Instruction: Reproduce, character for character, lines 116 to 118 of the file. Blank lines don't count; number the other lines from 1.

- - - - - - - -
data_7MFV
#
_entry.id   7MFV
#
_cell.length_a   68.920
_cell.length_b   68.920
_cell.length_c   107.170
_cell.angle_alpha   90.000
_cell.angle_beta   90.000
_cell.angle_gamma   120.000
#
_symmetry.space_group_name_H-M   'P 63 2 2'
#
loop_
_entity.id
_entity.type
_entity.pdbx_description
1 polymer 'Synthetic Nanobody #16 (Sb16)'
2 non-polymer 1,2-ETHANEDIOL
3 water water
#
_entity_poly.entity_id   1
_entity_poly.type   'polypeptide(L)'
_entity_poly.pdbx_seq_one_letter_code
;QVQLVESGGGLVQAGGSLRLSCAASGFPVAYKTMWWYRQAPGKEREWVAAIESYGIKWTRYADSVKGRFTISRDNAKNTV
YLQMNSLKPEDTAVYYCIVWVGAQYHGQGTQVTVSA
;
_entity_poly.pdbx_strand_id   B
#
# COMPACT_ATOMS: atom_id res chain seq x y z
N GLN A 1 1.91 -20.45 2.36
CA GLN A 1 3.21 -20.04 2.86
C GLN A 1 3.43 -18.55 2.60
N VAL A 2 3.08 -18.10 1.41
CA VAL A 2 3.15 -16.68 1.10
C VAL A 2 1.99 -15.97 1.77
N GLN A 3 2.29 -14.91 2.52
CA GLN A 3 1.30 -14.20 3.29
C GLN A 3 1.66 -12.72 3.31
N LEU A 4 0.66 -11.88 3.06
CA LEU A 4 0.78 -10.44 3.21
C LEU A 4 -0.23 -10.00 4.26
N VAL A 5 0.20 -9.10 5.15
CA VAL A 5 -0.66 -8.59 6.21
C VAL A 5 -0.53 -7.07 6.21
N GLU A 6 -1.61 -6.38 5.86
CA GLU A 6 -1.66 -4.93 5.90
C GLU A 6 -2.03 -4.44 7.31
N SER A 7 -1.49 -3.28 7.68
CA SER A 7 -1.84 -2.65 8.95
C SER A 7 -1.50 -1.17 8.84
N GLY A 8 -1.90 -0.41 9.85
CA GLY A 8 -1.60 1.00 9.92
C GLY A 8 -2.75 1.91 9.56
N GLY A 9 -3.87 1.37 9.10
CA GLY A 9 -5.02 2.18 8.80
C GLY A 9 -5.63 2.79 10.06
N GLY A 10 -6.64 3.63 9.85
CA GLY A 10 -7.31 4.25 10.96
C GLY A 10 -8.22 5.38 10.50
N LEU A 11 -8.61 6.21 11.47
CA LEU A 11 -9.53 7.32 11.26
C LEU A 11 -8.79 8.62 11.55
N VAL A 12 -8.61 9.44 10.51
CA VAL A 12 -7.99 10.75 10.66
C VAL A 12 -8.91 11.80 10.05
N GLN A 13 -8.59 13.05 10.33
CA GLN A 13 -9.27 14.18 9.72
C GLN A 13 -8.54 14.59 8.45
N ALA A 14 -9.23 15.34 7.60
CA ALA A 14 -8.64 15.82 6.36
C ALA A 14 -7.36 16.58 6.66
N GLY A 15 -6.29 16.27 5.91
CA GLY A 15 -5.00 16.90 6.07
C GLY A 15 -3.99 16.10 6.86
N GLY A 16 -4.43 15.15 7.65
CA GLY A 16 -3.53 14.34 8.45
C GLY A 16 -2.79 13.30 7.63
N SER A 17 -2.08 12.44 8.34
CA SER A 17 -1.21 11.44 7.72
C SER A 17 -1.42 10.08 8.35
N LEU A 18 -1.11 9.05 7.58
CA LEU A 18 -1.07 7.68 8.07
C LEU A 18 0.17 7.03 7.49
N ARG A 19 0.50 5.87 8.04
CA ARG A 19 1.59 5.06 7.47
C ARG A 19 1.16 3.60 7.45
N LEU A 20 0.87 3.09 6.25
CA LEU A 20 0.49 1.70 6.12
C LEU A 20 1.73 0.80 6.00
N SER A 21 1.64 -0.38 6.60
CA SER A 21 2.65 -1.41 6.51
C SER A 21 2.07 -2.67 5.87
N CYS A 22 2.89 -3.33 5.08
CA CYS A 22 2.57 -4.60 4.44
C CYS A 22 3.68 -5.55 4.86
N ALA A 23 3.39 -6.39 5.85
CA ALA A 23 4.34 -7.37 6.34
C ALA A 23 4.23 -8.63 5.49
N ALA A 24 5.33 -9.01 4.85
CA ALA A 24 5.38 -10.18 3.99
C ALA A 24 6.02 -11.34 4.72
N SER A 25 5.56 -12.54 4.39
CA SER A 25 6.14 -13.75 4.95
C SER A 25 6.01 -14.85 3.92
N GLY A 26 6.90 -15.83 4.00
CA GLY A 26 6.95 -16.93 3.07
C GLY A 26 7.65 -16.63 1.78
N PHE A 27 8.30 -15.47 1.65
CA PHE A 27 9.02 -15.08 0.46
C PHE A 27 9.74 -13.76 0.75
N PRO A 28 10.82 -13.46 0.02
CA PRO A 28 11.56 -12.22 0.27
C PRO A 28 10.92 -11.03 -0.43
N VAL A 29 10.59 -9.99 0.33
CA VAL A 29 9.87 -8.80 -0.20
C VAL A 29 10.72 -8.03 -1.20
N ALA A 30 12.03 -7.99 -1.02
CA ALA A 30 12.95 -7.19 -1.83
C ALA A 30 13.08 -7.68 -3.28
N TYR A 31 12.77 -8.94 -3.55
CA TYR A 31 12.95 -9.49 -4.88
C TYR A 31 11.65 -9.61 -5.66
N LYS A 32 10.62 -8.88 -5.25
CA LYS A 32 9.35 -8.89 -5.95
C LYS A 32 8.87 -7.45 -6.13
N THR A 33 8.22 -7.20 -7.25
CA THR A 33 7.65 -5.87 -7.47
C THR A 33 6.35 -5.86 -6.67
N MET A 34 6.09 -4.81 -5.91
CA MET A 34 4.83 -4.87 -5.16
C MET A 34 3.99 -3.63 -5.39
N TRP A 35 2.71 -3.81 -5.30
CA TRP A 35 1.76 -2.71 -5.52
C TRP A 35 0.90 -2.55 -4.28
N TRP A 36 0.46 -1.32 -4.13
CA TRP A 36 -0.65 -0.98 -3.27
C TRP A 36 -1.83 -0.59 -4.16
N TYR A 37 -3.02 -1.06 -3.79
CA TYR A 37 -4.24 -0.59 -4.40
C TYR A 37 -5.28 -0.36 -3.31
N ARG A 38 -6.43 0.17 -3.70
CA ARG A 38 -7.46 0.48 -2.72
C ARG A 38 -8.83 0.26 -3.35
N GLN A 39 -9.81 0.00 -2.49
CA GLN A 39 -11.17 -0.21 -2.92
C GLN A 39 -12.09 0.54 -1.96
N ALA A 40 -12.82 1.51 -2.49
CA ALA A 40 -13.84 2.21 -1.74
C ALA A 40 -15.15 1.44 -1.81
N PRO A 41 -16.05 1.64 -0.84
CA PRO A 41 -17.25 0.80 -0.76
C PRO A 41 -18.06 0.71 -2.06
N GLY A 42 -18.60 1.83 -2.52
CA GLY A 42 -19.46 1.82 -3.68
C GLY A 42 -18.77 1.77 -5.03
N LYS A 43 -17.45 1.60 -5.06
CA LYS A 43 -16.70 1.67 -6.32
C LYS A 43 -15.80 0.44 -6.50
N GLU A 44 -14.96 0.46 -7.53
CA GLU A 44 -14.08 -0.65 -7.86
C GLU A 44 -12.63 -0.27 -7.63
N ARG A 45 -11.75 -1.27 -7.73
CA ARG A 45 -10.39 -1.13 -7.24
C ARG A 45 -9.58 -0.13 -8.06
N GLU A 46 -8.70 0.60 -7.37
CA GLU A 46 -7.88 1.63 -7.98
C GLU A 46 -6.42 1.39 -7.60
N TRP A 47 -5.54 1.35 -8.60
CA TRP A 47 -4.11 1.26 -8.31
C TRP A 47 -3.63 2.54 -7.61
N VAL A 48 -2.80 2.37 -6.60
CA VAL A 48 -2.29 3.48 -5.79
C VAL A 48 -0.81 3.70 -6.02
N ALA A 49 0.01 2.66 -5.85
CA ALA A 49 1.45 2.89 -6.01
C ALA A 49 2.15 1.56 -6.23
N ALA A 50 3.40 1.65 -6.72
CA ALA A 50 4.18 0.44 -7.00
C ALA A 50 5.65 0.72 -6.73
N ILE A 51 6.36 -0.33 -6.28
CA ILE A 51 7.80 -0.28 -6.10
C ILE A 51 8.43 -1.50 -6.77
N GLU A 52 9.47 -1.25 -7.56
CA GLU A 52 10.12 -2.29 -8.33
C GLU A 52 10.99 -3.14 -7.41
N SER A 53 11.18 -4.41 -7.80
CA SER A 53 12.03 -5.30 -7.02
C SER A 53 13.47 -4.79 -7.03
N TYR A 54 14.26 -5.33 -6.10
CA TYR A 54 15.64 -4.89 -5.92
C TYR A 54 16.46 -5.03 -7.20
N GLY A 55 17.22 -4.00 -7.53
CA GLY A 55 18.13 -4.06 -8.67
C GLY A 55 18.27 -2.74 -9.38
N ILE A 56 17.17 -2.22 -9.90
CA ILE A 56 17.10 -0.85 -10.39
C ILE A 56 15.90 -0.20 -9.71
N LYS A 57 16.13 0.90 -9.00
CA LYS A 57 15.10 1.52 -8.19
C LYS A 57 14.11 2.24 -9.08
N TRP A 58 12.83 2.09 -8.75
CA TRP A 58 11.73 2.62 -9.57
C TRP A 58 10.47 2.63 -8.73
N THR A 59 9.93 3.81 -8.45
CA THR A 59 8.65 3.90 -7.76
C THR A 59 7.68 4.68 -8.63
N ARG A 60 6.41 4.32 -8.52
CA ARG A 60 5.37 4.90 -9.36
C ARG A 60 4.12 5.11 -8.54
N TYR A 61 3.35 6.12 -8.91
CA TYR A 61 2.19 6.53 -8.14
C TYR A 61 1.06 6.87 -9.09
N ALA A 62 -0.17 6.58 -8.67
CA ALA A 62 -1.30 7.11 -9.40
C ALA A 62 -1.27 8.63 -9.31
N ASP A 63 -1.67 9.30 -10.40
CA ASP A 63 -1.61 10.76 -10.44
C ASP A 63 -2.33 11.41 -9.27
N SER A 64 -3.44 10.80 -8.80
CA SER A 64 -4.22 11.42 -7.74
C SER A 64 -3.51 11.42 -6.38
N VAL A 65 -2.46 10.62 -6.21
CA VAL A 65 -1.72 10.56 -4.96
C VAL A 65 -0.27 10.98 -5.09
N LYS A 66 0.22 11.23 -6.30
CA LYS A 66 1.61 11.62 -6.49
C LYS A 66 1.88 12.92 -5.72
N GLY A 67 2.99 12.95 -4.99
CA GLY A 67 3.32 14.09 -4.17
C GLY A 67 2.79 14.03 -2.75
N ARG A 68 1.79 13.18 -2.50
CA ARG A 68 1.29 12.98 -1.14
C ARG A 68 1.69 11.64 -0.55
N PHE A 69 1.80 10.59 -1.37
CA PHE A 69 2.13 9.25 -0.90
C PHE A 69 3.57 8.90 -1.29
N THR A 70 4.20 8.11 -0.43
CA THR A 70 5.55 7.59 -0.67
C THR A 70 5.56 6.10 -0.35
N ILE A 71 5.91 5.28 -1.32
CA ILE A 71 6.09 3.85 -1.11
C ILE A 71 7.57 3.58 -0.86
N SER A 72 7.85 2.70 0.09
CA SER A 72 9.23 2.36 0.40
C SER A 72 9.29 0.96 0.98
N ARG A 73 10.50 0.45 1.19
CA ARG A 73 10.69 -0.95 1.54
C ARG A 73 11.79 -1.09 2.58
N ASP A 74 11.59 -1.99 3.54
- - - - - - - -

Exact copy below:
CA VAL A 29 9.87 -8.80 -0.20
C VAL A 29 10.72 -8.03 -1.20
N ALA A 30 12.03 -7.99 -1.02